Regulation council proposes training and education shake up

    The General Social Care Council has proposed three new social
    work post-qualifying awards, a session at Community Care
    LIVE on training and education heard.

    The awards were proposed in the GSCC’s consultation on
    training and education structure, which finished last week

    Professor Steve Trevillion, head of social work education at the
    GSCC, told delegates that the proposed awards are: graduate diploma
    in specialist work, post-graduate diploma in advanced social work,
    and a masters degree. All awards will include a significant element
    of practice learning.

    The existing system of post-qualifying awards was set up in
    1990. They contribute to the minimum 90 hours or 15 days of study
    necessary to complete the three-year registration social work
    period. However, Trevillion said: “The structure needed to be
    reformed because of the advent of the social work degree, workforce
    regulation and changing social work roles.”

    He said that the new awards should be linked to minimum
    standards and to a system that will enable universities to accept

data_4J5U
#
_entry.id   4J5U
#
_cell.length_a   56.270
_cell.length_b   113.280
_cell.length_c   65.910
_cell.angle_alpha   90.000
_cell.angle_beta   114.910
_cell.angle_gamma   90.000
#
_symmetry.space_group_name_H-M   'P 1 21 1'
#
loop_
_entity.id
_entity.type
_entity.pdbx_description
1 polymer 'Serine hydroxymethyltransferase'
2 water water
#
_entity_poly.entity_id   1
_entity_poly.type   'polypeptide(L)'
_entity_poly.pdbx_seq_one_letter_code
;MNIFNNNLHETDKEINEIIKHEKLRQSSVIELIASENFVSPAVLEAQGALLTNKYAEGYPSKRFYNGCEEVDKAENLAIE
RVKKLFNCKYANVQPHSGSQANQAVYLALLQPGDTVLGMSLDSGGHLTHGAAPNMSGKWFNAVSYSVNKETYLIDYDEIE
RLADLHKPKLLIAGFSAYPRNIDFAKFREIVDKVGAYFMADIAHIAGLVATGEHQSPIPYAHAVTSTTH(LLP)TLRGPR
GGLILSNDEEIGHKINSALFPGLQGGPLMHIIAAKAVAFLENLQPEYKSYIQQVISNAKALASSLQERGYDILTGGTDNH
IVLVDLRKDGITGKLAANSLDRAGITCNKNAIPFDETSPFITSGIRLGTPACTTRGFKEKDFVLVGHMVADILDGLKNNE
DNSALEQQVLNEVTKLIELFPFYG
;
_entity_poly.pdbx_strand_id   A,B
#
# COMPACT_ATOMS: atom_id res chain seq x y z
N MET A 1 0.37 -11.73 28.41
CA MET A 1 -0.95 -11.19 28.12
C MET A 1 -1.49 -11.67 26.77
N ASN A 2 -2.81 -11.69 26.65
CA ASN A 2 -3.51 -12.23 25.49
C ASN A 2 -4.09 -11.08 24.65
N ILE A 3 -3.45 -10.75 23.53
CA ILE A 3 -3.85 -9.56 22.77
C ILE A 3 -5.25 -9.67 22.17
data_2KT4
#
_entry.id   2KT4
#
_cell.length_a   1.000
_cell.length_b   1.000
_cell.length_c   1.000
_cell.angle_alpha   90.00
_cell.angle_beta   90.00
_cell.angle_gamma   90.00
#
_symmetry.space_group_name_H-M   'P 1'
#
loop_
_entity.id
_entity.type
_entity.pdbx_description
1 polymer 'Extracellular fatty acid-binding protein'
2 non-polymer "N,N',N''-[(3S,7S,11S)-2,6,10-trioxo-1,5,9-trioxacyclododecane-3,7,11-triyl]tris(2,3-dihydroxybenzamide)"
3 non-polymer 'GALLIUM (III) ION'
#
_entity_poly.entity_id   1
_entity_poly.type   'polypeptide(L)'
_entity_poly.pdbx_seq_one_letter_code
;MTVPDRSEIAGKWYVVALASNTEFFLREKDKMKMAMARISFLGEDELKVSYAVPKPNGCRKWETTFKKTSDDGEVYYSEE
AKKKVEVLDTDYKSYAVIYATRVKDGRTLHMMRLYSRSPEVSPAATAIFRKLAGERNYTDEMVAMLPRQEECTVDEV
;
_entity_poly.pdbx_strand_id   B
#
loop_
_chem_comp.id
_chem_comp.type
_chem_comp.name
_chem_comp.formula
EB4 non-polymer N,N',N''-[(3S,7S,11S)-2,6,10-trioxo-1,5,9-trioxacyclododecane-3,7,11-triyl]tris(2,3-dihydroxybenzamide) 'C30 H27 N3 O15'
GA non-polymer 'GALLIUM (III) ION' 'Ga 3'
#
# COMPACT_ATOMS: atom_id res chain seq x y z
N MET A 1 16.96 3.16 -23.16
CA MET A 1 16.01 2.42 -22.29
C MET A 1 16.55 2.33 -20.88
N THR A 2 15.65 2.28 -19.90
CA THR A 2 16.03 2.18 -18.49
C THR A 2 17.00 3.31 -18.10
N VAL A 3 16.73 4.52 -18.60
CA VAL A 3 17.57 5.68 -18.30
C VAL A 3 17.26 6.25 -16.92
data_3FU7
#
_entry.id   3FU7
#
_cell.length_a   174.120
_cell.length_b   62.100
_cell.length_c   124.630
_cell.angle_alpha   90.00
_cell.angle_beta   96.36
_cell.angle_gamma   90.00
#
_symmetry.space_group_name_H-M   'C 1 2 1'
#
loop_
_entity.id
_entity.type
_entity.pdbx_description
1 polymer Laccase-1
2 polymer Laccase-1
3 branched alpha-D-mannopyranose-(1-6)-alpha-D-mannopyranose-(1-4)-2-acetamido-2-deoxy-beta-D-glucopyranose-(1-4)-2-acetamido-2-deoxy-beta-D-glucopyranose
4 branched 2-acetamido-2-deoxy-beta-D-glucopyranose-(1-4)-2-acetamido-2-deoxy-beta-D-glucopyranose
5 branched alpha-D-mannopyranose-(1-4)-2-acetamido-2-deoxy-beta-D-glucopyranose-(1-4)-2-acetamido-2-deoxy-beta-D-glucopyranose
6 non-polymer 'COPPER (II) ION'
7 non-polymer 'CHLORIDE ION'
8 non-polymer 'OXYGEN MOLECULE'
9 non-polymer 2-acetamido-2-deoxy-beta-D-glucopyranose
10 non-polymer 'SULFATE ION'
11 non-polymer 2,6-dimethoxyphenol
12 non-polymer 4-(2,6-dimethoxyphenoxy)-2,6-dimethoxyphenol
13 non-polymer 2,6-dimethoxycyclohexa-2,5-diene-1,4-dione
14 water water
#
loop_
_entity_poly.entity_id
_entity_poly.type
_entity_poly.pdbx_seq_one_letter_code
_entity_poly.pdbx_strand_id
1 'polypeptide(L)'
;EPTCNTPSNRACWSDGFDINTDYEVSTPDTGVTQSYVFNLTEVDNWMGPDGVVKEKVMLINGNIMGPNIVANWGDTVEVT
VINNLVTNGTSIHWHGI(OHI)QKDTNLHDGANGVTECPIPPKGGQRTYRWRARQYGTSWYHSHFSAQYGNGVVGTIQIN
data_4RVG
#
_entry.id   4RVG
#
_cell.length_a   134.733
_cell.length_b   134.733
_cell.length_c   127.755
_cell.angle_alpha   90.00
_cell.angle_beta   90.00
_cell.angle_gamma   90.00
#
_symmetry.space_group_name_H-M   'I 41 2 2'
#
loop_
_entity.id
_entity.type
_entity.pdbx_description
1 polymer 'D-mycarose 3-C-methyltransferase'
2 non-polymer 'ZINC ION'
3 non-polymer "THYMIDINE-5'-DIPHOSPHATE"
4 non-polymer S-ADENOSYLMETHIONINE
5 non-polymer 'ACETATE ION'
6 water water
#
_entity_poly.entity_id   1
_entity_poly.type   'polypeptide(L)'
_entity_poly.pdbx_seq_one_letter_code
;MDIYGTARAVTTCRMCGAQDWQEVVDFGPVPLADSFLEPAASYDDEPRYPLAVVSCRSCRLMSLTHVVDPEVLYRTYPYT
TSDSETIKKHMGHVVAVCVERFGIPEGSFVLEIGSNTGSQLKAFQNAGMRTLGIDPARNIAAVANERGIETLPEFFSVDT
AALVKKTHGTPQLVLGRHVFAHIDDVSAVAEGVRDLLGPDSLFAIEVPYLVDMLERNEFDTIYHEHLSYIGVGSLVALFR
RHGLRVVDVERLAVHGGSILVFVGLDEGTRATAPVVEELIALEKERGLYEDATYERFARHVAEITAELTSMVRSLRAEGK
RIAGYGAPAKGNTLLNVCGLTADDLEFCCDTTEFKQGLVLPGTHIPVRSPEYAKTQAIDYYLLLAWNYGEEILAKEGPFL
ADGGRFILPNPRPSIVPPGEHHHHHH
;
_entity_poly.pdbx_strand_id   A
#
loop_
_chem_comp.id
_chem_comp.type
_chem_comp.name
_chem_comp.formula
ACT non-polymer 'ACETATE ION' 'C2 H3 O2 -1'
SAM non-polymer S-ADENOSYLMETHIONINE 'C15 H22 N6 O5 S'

and exchange credits for other awards such as the social work
    diploma. They should also be focused on practice assessments and
    joint working with other professionals from health and housing.

    The existing awards are run by 17 regional consortia, each made
    up at least one employer and one education body. Asked whether the
    GSCC will take on a greater regulation regarding the awards,
    Trevillion said that its function was to ensure minimum educational
    standards and relevancy of the course and not to be prescriptive or
    takeover their running.

    Sue Rastrick, a social worker with Kent Council, told delegates
    of her experience of completing a child care post-qualifying award.
    She said that even though it was difficult finding time to study
    while doing a full-time job, completing the awards was worth it. It
    gave her greater confidence in her work and she felt it
    “contributed to improving the public’s image of social

    Patrick Ayre, senior social work lecturer at Luton University,
    also said that students who completed post-qualifying awards found
    that their “confidence, skills and prospects were

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